I created this series because I wanted to celebrate women I admire. I wanted to share their stories and empower those who read them. GAT discussed, in detail, what happens when a woman’s credibility and abilities are called into question simply for being a woman. If you missed it, you can catch up here. So the timing for this week’s feature couldn’t have been more perfect.
Amanda Palumbo is an Executive Producer at a local news station. While she may not be in front of the camera, she’s seen first hand what it’s like to be on the receiving end of those attacks, from both men and women. She’s intelligent and passionate, two of our favorite qualities at Sprots Takes. She’s a natural fit for this series. Without further ado, meet Amanda.
EK: What does your role as executive producer entail?
AP: I’m the Executive Producer of Investigations and Special Projects. Most of the stories you see on the news are considered “general assignment” or “day-turns,” meaning they can turn in just one shift. Anything taking longer than that often falls in my department. I work with reporters and photographers on story development, research, execution and placement. I also help vet stories to make sure they’re credible before I send a reporter down a rabbit hole that leads nowhere. At any given time, I have my hand in about 20 different working stories or projects that may or may not turn into a report. Sometimes, we’ll spend months investigating a tip that turns into nothing. That can be incredibly frustrating. On the other hand, you spend months investigating something that turns into an incredible story that spurs change and makes the world a better place.
EK: What is the biggest misconception people have about working in media?
AP: At least once a week, I’m accused of being part of the “liberal biased media.” Don’t worry, I have equal disdain for all political parties. What people don’t realize, is there are quite a few people in the industry who are middle of the road, even conservative. I don’t have a political agenda I’m pushing and most journalists would say the same thing. Are there bad eggs skewing their reports based on political ideology? Absolutely. But, just like there are bad journalists, there are bad doctors, lawyers, mechanics, chefs. It’s frustrating those people give the rest of an industry a bad reputation.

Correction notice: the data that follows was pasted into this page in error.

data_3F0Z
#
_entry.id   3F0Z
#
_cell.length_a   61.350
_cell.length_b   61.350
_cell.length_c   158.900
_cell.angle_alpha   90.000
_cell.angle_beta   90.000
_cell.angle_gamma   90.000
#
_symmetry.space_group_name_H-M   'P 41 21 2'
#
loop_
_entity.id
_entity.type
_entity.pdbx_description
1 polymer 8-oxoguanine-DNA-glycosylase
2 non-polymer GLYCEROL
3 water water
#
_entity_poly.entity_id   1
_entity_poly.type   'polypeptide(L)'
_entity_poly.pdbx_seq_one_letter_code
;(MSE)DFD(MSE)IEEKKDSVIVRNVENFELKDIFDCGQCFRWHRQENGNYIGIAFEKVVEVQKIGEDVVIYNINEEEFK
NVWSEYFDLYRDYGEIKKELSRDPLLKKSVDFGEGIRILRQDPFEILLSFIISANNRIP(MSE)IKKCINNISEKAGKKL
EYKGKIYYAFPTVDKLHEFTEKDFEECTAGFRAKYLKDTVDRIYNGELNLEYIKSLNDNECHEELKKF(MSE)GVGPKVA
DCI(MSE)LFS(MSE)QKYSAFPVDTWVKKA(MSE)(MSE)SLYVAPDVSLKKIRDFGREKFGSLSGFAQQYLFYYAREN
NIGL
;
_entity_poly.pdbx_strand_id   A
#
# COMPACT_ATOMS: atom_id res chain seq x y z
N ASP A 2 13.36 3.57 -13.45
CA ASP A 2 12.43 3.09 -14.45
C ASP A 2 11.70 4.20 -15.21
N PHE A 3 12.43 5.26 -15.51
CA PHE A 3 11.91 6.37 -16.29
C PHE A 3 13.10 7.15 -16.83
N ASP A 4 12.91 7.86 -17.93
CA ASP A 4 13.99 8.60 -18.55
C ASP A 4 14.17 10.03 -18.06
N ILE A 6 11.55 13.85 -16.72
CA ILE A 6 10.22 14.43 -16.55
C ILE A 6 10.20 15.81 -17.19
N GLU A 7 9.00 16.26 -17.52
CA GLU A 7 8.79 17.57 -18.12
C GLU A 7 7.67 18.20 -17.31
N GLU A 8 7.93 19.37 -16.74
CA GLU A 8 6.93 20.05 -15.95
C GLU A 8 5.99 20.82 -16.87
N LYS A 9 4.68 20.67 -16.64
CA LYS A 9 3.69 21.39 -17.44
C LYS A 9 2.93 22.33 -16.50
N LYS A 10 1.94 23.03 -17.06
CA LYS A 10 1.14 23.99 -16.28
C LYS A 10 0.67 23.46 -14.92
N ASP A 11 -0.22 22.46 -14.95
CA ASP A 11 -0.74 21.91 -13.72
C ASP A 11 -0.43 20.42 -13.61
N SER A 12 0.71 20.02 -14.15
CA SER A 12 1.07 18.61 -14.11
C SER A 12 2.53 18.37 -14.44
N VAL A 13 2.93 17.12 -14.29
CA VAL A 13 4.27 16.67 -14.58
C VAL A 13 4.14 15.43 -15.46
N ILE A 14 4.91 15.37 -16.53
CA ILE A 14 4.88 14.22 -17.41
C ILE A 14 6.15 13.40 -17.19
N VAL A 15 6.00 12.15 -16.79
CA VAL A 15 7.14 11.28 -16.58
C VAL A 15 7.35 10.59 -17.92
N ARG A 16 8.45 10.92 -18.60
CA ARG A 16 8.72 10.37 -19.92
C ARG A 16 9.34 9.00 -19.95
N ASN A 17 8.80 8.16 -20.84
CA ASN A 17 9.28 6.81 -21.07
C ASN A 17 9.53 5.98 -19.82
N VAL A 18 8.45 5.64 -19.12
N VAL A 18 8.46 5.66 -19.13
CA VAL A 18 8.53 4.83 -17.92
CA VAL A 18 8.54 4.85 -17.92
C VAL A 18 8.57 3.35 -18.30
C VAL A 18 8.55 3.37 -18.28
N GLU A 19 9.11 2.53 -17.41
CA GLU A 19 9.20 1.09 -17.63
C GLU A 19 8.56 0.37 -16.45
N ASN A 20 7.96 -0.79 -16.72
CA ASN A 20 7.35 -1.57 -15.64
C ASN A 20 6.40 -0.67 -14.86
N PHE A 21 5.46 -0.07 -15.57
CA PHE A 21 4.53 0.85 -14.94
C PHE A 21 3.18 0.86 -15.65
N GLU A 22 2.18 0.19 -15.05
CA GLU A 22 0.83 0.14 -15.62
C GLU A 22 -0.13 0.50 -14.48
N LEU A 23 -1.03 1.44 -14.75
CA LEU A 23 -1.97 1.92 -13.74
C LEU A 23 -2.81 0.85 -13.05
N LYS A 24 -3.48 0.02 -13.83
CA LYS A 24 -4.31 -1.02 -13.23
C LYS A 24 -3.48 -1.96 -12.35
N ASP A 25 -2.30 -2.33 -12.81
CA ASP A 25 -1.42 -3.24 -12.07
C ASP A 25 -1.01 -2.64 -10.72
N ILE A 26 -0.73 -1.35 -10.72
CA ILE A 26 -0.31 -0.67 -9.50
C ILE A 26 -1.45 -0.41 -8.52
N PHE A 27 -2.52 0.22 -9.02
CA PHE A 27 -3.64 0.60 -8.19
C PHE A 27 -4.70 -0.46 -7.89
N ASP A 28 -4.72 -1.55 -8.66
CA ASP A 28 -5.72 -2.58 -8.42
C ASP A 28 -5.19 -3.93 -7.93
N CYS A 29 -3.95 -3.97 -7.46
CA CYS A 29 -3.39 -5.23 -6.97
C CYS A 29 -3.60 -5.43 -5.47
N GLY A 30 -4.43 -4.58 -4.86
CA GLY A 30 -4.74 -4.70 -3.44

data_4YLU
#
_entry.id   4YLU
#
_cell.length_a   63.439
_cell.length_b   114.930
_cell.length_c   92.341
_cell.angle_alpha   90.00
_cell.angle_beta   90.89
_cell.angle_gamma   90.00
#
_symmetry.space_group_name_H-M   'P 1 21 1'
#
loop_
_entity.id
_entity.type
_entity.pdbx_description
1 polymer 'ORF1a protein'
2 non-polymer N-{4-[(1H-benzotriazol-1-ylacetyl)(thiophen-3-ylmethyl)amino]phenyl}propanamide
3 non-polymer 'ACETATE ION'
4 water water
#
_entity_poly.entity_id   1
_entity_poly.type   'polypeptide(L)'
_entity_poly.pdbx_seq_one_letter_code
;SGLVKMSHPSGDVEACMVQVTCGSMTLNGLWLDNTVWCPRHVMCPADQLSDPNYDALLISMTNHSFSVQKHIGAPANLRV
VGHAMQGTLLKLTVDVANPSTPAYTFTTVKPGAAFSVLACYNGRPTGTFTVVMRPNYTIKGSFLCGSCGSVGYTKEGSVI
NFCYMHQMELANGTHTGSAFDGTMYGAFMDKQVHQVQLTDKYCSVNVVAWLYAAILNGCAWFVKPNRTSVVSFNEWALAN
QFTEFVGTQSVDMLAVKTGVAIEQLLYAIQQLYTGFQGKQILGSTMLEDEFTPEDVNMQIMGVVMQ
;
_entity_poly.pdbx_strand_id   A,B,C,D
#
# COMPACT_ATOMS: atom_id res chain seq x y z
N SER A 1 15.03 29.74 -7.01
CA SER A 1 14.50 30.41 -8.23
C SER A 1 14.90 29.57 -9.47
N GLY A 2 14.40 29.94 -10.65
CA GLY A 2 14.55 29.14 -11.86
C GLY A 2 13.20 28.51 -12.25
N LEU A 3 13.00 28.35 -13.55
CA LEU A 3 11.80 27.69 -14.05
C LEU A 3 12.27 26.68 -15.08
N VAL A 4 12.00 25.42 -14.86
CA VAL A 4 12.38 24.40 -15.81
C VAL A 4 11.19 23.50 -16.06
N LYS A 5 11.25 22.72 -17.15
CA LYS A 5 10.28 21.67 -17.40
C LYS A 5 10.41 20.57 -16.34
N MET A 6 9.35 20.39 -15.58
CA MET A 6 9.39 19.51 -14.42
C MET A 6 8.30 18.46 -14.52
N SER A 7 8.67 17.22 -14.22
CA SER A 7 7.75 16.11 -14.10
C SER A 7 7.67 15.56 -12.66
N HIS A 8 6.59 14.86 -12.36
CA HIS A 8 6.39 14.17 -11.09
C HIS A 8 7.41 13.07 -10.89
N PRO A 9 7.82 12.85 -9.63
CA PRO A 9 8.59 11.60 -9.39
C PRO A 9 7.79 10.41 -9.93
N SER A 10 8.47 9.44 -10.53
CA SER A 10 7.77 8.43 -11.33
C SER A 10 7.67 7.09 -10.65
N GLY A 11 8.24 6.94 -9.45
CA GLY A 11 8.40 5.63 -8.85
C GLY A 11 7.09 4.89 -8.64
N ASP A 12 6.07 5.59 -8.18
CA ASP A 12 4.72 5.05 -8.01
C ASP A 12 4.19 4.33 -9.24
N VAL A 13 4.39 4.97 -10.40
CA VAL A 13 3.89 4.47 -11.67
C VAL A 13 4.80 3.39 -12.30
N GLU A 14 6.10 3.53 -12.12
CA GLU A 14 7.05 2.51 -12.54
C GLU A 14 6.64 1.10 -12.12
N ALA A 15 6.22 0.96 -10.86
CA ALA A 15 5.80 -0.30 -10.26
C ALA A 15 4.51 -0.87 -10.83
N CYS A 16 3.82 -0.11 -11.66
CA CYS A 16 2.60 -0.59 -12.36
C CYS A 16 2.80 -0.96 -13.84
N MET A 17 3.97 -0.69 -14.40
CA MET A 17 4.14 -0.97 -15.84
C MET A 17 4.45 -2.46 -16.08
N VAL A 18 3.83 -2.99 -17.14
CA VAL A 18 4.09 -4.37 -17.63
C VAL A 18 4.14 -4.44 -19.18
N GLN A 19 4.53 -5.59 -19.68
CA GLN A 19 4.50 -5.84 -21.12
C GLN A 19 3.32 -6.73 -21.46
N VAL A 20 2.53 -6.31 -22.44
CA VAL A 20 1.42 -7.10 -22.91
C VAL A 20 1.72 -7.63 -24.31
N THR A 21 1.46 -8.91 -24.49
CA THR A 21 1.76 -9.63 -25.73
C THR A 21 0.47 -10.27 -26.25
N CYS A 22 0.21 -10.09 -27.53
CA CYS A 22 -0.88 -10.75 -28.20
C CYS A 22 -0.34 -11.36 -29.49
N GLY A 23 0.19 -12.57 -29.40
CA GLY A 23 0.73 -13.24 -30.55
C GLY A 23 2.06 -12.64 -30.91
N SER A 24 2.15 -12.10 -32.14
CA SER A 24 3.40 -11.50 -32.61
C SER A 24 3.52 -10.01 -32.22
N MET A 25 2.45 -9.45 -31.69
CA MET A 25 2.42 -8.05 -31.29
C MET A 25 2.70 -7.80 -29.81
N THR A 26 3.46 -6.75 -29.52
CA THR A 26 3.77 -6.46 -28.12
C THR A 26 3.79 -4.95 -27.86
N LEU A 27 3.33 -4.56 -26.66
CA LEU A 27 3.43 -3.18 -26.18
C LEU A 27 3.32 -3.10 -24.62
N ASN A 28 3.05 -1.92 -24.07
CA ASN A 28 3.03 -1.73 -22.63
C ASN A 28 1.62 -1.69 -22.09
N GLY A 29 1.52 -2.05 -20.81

EK: What are some of the struggles you’ve seen women face in your industry?
AP: Women get judged so much more on their appearance than men. You could have an overweight male anchor at the desk but an overweight female anchor would be constantly criticized. An Australian male anchor wore the same suit everyday on air for a year. Not a single person noticed or cared enough to write in. His female counterparts got daily critiques from viewers. Women have to walk this fine line of being beautiful enough to be on air but not too beautiful or else they’re ridiculed. It’s even worse for female sports journalists. Reading some of the messages they receive is revolting and wrong. Unfortunately, this is a societal problem I don’t see getting fixed any time soon. I try to tell those women to ignore the noise and continue to kick ass.
EK: What changes have you seen in media since you started?
AP: I’m dating myself, but when I first started, stations were just beginning to build their websites. Uploading stories online was an afterthought. Websites were updated once a day and never on the weekends. You never broke big stories on your website because who would watch your newscasts? Now, online digital media is everything. It’s not just websites but mobile apps and social media. Stories often break on Twitter and Facebook long before they make air. It upped everyone’s competitiveness. It’s been exciting to watch this industry evolve into what it is today. It’s also sad to see those who didn’t embrace those changes fall so far behind.
EK: What are you sick of seeing on the news? What would you like to see more of?